The President's Table
An article in the January 27 issue of Hampshire Lifetook a look at the role food plays in the life of area college presidents. Turns out, when it comes to leading an institution of higher education, there's a lot on the table-literally. From breakfast meetings and luncheons on campus to dinner at the president's house and frequent social affairs, there's no escaping culinary indulgences in this line of work.
According to the article, Mount Holyoke College President Joanne V. Creighton sees food as a "key ingredient of many campus events," and her house on campus is the site of frequent receptions and dinners sponsored by her office to celebrate lectures and other ceremonies.
In the article, Creighton talked about her love of tea that she developed while studying in London. "I find that tea is the perfect solution for most situations: if one wants to talk, is tired, or wants to relax." Creighton said, she "takes pleasure in the fact that Mount Holyoke residence halls still have formal silver tea sets, and she tries to attend several high teas each semester."
According to University of Massachusetts Chancellor John Lombardi, "Food is an icebreaker, it humanizes meetings, [and] it provides a sense of hospitality for engaging in campus business."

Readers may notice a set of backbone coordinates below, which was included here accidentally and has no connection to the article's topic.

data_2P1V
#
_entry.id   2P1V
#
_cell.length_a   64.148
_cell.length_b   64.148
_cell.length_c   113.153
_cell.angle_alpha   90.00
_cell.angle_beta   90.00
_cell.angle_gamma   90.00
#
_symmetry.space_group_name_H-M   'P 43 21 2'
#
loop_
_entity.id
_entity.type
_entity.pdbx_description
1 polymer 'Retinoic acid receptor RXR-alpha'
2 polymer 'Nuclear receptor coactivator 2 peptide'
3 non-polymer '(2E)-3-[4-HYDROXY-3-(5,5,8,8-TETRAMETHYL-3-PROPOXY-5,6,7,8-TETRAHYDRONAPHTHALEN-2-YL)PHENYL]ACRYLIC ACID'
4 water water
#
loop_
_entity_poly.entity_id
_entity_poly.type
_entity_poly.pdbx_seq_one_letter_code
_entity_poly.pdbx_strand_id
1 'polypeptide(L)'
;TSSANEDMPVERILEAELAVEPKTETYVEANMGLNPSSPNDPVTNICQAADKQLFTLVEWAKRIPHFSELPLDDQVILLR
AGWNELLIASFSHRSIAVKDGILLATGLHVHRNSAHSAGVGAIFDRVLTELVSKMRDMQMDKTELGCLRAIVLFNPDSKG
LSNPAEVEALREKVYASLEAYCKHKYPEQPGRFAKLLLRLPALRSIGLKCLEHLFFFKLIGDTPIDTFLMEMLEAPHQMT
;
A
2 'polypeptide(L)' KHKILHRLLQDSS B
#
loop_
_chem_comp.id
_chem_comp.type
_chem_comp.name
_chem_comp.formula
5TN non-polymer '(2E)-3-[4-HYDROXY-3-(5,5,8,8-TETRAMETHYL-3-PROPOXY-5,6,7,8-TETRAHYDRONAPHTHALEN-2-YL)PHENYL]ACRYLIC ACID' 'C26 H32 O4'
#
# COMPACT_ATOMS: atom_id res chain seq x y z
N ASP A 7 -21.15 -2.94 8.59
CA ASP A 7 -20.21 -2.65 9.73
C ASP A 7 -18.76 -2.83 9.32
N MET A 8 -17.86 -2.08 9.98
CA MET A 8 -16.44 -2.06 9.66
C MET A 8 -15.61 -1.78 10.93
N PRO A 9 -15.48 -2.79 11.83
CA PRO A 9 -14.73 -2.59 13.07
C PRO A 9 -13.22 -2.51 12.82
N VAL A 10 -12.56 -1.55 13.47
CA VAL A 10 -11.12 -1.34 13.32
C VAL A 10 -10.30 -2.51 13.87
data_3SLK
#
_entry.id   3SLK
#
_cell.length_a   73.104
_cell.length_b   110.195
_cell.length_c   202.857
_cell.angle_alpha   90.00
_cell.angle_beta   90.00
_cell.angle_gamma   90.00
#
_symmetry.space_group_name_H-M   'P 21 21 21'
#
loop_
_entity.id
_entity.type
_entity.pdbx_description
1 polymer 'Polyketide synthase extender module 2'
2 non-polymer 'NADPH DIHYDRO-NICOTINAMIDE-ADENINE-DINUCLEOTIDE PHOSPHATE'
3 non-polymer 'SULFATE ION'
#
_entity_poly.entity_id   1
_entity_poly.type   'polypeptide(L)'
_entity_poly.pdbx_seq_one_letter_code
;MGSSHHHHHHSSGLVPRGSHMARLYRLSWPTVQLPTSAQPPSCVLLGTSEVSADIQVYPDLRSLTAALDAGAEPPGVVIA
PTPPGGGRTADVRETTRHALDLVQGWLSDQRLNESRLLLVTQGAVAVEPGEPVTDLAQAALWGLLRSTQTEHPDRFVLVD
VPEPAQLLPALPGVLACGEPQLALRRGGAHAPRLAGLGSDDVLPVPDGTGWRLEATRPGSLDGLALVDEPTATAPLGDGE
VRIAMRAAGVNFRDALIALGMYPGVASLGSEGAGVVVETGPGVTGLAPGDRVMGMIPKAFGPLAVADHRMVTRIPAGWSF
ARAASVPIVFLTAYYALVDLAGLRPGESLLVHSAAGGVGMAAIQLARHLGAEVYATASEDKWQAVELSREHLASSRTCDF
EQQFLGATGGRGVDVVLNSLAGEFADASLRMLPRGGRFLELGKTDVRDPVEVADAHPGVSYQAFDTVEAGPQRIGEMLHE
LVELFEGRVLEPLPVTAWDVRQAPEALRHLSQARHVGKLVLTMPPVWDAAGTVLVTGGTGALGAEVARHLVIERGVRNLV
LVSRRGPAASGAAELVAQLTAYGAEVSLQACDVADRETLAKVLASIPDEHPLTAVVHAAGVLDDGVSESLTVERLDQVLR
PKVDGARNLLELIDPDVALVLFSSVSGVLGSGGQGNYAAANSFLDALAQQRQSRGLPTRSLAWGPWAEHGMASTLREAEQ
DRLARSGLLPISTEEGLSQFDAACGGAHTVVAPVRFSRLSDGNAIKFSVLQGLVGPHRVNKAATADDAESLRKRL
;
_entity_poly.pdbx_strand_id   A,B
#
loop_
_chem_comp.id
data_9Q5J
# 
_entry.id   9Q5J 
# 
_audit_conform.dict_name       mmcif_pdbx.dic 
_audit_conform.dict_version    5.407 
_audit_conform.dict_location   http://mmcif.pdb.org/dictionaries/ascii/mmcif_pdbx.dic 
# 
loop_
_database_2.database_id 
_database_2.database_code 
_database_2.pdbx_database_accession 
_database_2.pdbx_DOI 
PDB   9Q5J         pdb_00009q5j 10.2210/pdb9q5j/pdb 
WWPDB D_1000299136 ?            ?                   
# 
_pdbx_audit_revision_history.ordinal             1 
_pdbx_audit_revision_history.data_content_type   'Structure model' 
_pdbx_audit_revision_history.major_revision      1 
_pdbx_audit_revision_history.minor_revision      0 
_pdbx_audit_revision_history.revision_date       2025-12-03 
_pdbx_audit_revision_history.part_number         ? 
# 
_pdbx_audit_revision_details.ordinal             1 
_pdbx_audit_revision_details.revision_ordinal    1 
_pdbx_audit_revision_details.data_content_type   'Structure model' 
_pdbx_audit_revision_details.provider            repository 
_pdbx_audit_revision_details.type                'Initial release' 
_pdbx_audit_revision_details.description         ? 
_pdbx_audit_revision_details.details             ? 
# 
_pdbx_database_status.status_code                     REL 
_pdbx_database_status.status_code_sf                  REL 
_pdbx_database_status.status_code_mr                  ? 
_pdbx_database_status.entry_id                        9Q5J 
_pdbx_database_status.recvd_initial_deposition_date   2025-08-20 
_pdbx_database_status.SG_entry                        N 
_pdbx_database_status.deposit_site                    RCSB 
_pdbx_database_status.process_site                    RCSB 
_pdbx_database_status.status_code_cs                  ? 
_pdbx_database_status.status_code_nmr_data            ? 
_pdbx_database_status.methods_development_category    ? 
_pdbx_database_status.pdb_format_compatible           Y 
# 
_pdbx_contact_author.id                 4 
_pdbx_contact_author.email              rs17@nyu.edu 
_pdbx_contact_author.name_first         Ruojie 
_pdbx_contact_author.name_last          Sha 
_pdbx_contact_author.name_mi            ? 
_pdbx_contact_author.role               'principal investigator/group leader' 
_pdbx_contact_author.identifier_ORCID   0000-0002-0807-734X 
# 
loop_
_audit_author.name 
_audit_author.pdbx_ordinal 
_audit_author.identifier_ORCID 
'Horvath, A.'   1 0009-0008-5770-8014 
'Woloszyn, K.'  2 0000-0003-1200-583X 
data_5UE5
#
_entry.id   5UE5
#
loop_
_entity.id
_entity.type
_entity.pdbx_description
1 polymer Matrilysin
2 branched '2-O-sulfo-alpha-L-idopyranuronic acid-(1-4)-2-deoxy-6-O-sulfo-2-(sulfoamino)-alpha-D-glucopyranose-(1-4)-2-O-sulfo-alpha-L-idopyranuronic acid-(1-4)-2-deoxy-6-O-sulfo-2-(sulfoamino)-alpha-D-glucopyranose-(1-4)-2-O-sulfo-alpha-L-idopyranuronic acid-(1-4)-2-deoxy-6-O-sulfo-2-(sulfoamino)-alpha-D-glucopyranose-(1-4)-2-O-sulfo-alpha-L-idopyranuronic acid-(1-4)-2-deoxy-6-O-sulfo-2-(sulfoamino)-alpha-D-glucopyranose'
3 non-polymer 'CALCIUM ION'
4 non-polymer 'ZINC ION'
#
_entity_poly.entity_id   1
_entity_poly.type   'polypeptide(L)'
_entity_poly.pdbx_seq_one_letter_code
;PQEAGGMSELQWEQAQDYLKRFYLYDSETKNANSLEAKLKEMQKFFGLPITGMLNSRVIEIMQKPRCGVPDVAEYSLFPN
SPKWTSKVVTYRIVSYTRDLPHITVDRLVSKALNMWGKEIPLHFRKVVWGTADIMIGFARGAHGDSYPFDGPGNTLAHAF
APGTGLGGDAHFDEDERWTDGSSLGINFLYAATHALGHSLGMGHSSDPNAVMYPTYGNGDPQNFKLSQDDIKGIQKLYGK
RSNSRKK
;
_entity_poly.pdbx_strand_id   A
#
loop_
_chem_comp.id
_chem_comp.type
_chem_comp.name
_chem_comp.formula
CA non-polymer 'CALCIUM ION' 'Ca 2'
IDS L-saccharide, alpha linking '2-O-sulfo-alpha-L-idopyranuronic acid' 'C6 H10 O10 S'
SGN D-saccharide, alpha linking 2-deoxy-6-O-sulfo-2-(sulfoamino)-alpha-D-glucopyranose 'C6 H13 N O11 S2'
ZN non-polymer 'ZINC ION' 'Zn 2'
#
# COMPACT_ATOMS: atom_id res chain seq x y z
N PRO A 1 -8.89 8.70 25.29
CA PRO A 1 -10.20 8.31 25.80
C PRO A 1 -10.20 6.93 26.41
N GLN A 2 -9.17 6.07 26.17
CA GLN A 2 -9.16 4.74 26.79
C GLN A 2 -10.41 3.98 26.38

Smith President Carol Christ counts herself as part of the Julia Child generation--and in fact the master chef was a 1934 graduate of Smith. Christ said most residence halls have tea every Friday with cucumber sandwiches, a way to "punctuate the day and enjoy the company that you keep."
Ralph Hexter, the new president of Hampshire College, hosted a series of eight eggnog parties for faculty and staff at his home in South Amherst as a way of opening up his house to the community.
And while most of the presidents' meals are cooked for them, sometimes they can't keep their hands out of the kitchen. In the article, Amherst College President Tony Marx recalled a time when he tried to take on the job of cooking dinner for faculty, "but when the lamb wasn't getting done, a faculty colleague relieved me of my apron and stove," he said.
Daily Hampshire Gazette - Hampshire Life
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